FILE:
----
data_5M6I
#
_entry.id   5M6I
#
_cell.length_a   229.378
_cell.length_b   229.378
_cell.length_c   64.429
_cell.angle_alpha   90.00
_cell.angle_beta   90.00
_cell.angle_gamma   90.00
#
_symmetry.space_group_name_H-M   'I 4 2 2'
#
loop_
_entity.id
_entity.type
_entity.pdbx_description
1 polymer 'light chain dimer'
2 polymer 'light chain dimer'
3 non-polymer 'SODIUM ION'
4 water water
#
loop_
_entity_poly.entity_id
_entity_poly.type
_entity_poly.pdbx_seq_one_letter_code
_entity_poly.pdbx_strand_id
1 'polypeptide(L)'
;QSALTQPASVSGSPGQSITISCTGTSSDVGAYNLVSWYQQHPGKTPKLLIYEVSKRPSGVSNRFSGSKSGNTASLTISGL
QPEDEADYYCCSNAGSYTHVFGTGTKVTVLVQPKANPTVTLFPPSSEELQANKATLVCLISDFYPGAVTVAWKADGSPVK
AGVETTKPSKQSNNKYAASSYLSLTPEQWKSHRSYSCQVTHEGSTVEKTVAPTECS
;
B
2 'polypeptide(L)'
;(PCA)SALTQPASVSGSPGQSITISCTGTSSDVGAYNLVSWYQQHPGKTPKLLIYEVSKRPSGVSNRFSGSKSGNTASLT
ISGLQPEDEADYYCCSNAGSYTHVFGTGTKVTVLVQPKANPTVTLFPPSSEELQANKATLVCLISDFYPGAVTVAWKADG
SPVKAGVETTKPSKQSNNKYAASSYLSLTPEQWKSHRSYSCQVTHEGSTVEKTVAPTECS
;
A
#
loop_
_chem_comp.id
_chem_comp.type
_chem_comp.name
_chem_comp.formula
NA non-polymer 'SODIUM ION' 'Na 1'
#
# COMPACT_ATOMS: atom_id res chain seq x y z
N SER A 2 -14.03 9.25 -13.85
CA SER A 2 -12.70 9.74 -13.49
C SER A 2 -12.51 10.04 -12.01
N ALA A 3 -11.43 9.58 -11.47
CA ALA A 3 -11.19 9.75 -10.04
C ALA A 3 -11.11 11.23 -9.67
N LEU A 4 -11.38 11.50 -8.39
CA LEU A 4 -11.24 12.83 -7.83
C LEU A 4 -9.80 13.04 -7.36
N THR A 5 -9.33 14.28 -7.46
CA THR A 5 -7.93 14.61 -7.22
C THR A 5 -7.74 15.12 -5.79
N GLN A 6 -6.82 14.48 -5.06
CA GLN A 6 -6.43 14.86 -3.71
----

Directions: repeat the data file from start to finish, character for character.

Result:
data_5M6I
#
_entry.id   5M6I
#
_cell.length_a   229.378
_cell.length_b   229.378
_cell.length_c   64.429
_cell.angle_alpha   90.00
_cell.angle_beta   90.00
_cell.angle_gamma   90.00
#
_symmetry.space_group_name_H-M   'I 4 2 2'
#
loop_
_entity.id
_entity.type
_entity.pdbx_description
1 polymer 'light chain dimer'
2 polymer 'light chain dimer'
3 non-polymer 'SODIUM ION'
4 water water
#
loop_
_entity_poly.entity_id
_entity_poly.type
_entity_poly.pdbx_seq_one_letter_code
_entity_poly.pdbx_strand_id
1 'polypeptide(L)'
;QSALTQPASVSGSPGQSITISCTGTSSDVGAYNLVSWYQQHPGKTPKLLIYEVSKRPSGVSNRFSGSKSGNTASLTISGL
QPEDEADYYCCSNAGSYTHVFGTGTKVTVLVQPKANPTVTLFPPSSEELQANKATLVCLISDFYPGAVTVAWKADGSPVK
AGVETTKPSKQSNNKYAASSYLSLTPEQWKSHRSYSCQVTHEGSTVEKTVAPTECS
;
B
2 'polypeptide(L)'
;(PCA)SALTQPASVSGSPGQSITISCTGTSSDVGAYNLVSWYQQHPGKTPKLLIYEVSKRPSGVSNRFSGSKSGNTASLT
ISGLQPEDEADYYCCSNAGSYTHVFGTGTKVTVLVQPKANPTVTLFPPSSEELQANKATLVCLISDFYPGAVTVAWKADG
SPVKAGVETTKPSKQSNNKYAASSYLSLTPEQWKSHRSYSCQVTHEGSTVEKTVAPTECS
;
A
#
loop_
_chem_comp.id
_chem_comp.type
_chem_comp.name
_chem_comp.formula
NA non-polymer 'SODIUM ION' 'Na 1'
#
# COMPACT_ATOMS: atom_id res chain seq x y z
N SER A 2 -14.03 9.25 -13.85
CA SER A 2 -12.70 9.74 -13.49
C SER A 2 -12.51 10.04 -12.01
N ALA A 3 -11.43 9.58 -11.47
CA ALA A 3 -11.19 9.75 -10.04
C ALA A 3 -11.11 11.23 -9.67
N LEU A 4 -11.38 11.50 -8.39
CA LEU A 4 -11.24 12.83 -7.83
C LEU A 4 -9.80 13.04 -7.36
N THR A 5 -9.33 14.28 -7.46
CA THR A 5 -7.93 14.61 -7.22
C THR A 5 -7.74 15.12 -5.79
N GLN A 6 -6.82 14.48 -5.06
CA GLN A 6 -6.43 14.86 -3.71